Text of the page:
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How far was Britain's declaration of war in 1914 a consequence of her ententes with Russia and France?

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Nicola Sergeant How far was Britain's declaration of war in 1914 a consequence of her ententes with Russia and France? In 1904 the entente cordiale was signed, a 'friendly' agreement between Britain and France to protect each others interests. In 1907 another entente was forged between Britain and Frances ally Russia. The triple entente was designed to rival the triple alliance between Germany, Austria- Hungary and Italy. There is certainly evidence which suggests that Britain's declaration of war was due to the entente as she had been prepared to stand by France in the past, for example in the first Morocco crisis of 1905. Morocco was in France's sphere of influence, but on 31st March 1905 Kaiser Wilhelm II visited Tangier where he made a flamboyant speech emphasising that Germany had a 'great and growing interest in Morroco' and his visit was to demonstrate that he was prepared to do all in his power to safeguard them. This was a direct military challenge to the entente and was conceivably a deliberate attempt by Germany to test and break the entente. But Britain offered diplomatic support to France and put political pressure on Germany to reach an agreement with France over Morocco. The entente was again tested in April 1911 when the French marched into Morocco after the Sultan had been threatened by the advance of a native army. ...read more.


On 4 August 1914 Britain declared war on Germany after the invasion of Belgium and failure to respond to a telegraph asking Germany to withdraw. But if Britain's decleration of war was a consequence of her ententes she would have been expected to declare war on 3 August when Germany declared war on France. The fact that she hesitated suggests the entente was not Britains only motive for entering the war and her actions demonstrate that the issue of Belgium was an important reason for entering the war. The invasion of Belgium helped to swing public opinion in Britain in favour of a war. On the morning of 2 August 1914 thousands of people demonstrated in Trafalgar Square against what they saw as a war for the sake of France or Russia. But public mood changed when they discovered Germany was threatening to invade Belgium and it could therefor be argued that Belgium neutrality was more of an important reason for joining the war than the triple entente. The importance of Belgium is highlighted in a speech by Lloyd George, 28 February 1915, 'We are bound by honourable obligations to defend the independence, the liberty, the integrity of a small neighbour that has always lived peacefully.' This speech is ultimately saying that Britain is moraly obliged to fight for the sake of Belgium. But Belgium was also of interest to Britain because of the small stretch of channel between them, if Germany was to invade Belgium she ...read more.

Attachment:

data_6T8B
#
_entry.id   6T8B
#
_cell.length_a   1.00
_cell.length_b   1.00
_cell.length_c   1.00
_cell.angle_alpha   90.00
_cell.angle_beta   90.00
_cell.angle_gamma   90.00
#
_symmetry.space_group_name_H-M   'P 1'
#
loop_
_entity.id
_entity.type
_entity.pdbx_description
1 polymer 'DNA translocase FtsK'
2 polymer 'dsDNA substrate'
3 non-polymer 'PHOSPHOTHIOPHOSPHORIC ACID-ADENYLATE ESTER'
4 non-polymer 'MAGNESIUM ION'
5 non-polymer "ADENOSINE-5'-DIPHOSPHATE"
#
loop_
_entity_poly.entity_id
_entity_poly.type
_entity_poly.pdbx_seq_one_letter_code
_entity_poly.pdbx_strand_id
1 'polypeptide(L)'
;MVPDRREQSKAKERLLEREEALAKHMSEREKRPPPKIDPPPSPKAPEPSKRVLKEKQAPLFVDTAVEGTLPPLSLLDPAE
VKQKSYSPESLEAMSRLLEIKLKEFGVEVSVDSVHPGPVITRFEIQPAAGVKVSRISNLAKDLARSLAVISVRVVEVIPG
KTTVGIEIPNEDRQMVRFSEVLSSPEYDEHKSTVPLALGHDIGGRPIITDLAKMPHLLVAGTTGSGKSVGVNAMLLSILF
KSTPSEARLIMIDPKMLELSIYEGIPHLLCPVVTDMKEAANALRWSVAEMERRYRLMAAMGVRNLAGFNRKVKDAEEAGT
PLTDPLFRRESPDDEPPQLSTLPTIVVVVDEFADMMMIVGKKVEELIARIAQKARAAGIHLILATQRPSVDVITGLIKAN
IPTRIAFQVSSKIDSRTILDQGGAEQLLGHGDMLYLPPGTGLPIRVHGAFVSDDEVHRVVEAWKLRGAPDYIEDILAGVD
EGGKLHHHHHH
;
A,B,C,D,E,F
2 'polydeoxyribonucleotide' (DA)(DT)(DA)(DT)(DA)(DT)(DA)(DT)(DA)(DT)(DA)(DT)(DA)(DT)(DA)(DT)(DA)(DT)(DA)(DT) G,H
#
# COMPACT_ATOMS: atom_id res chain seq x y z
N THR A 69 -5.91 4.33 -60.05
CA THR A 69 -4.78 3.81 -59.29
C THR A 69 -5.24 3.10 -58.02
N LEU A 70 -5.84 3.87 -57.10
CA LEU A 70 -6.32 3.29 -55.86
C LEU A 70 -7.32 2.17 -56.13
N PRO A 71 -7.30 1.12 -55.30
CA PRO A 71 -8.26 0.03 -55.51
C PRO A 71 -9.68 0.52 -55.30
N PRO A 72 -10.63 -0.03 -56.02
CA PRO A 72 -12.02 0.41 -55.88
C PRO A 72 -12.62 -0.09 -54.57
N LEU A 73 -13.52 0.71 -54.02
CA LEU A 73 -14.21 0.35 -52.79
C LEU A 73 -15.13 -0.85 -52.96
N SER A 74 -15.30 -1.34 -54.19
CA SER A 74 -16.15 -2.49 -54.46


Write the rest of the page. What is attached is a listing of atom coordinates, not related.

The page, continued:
For example the death of king Edward VII on 6 May 1910 which had shocked the nation and for many people had marked the end of a British era of supremacy. As well as the suffragettes movement whose campaigns for votes for women had become increasingly violent since 13 October1905 when two young girls interupted a liberal meeting addressed by sir Edward Grey and were later charged with assult . Historians views largely suggest that the ententes with France and Russia were not the main reason why Britain entered the war. The entente with Russia seems to be of little consequence and although the entente with France certainly influenced the decision to declare war there were other important factors such as British insecurity and fear towards Germany aswell as a British fear of being isolated and hated if they didn't join the war. The invasion of Belgium was also an important factor as it helped to sway public opinion in favour of a war. It is also concievable that if France and Germany had been on another continent Britain may not have got envolved in the war at all suggesting that the close proximety of France and Germany was also an important factor. and a feeling that Britain wanted to keep France strong and Belgium neutral in order to maintain a 'buffer' between Britain and Germany. So although the entente with France was a factor which influenced the decision to declare war there were other issues which were equally important and they all contributed to the declaration of war. ...read more.

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